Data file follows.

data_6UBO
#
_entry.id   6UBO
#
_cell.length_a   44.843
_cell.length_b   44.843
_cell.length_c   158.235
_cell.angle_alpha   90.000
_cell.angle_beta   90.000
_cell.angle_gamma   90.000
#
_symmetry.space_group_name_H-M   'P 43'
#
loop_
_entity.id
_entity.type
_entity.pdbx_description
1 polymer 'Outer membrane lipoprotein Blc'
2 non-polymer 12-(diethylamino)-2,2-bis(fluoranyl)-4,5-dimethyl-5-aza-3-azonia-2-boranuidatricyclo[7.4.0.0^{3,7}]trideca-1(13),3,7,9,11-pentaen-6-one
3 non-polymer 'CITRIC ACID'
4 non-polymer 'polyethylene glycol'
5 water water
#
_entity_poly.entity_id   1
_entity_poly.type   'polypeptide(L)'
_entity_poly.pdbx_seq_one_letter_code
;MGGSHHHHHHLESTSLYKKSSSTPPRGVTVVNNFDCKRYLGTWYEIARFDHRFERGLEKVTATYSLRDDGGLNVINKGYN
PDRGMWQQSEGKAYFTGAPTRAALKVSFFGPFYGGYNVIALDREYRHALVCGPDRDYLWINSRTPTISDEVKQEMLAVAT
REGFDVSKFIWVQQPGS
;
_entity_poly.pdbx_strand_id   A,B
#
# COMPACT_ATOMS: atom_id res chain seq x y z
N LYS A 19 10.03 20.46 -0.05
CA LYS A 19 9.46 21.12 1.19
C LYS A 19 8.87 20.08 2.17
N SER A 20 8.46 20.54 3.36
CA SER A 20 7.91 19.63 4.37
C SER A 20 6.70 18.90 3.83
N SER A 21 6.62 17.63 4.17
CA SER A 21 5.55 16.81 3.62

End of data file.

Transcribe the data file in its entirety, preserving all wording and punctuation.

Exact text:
data_6UBO
#
_entry.id   6UBO
#
_cell.length_a   44.843
_cell.length_b   44.843
_cell.length_c   158.235
_cell.angle_alpha   90.000
_cell.angle_beta   90.000
_cell.angle_gamma   90.000
#
_symmetry.space_group_name_H-M   'P 43'
#
loop_
_entity.id
_entity.type
_entity.pdbx_description
1 polymer 'Outer membrane lipoprotein Blc'
2 non-polymer 12-(diethylamino)-2,2-bis(fluoranyl)-4,5-dimethyl-5-aza-3-azonia-2-boranuidatricyclo[7.4.0.0^{3,7}]trideca-1(13),3,7,9,11-pentaen-6-one
3 non-polymer 'CITRIC ACID'
4 non-polymer 'polyethylene glycol'
5 water water
#
_entity_poly.entity_id   1
_entity_poly.type   'polypeptide(L)'
_entity_poly.pdbx_seq_one_letter_code
;MGGSHHHHHHLESTSLYKKSSSTPPRGVTVVNNFDCKRYLGTWYEIARFDHRFERGLEKVTATYSLRDDGGLNVINKGYN
PDRGMWQQSEGKAYFTGAPTRAALKVSFFGPFYGGYNVIALDREYRHALVCGPDRDYLWINSRTPTISDEVKQEMLAVAT
REGFDVSKFIWVQQPGS
;
_entity_poly.pdbx_strand_id   A,B
#
# COMPACT_ATOMS: atom_id res chain seq x y z
N LYS A 19 10.03 20.46 -0.05
CA LYS A 19 9.46 21.12 1.19
C LYS A 19 8.87 20.08 2.17
N SER A 20 8.46 20.54 3.36
CA SER A 20 7.91 19.63 4.37
C SER A 20 6.70 18.90 3.83
N SER A 21 6.62 17.63 4.17
CA SER A 21 5.55 16.81 3.62